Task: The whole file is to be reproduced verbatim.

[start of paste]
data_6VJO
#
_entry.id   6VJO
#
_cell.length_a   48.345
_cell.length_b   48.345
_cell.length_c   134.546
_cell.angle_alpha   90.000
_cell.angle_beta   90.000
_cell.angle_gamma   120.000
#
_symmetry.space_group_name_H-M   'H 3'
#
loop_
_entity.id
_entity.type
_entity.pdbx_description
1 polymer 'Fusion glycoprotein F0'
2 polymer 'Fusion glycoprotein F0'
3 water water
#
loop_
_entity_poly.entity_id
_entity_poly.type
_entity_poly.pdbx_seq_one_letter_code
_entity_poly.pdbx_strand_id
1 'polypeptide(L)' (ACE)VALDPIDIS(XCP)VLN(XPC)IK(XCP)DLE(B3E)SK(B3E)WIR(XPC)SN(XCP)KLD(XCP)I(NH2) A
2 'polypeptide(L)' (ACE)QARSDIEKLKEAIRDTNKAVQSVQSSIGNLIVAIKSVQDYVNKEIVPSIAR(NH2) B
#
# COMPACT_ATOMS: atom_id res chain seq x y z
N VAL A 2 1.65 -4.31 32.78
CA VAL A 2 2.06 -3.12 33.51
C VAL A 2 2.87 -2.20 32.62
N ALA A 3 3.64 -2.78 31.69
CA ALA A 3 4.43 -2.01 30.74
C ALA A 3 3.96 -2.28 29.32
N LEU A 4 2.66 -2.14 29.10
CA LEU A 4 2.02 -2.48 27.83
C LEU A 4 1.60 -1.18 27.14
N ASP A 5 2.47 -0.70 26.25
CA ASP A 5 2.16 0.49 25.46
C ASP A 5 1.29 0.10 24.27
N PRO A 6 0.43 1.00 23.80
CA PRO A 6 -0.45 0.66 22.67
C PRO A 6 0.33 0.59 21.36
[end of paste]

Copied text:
data_6VJO
#
_entry.id   6VJO
#
_cell.length_a   48.345
_cell.length_b   48.345
_cell.length_c   134.546
_cell.angle_alpha   90.000
_cell.angle_beta   90.000
_cell.angle_gamma   120.000
#
_symmetry.space_group_name_H-M   'H 3'
#
loop_
_entity.id
_entity.type
_entity.pdbx_description
1 polymer 'Fusion glycoprotein F0'
2 polymer 'Fusion glycoprotein F0'
3 water water
#
loop_
_entity_poly.entity_id
_entity_poly.type
_entity_poly.pdbx_seq_one_letter_code
_entity_poly.pdbx_strand_id
1 'polypeptide(L)' (ACE)VALDPIDIS(XCP)VLN(XPC)IK(XCP)DLE(B3E)SK(B3E)WIR(XPC)SN(XCP)KLD(XCP)I(NH2) A
2 'polypeptide(L)' (ACE)QARSDIEKLKEAIRDTNKAVQSVQSSIGNLIVAIKSVQDYVNKEIVPSIAR(NH2) B
#
# COMPACT_ATOMS: atom_id res chain seq x y z
N VAL A 2 1.65 -4.31 32.78
CA VAL A 2 2.06 -3.12 33.51
C VAL A 2 2.87 -2.20 32.62
N ALA A 3 3.64 -2.78 31.69
CA ALA A 3 4.43 -2.01 30.74
C ALA A 3 3.96 -2.28 29.32
N LEU A 4 2.66 -2.14 29.10
CA LEU A 4 2.02 -2.48 27.83
C LEU A 4 1.60 -1.18 27.14
N ASP A 5 2.47 -0.70 26.25
CA ASP A 5 2.16 0.49 25.46
C ASP A 5 1.29 0.10 24.27
N PRO A 6 0.43 1.00 23.80
CA PRO A 6 -0.45 0.66 22.67
C PRO A 6 0.33 0.59 21.36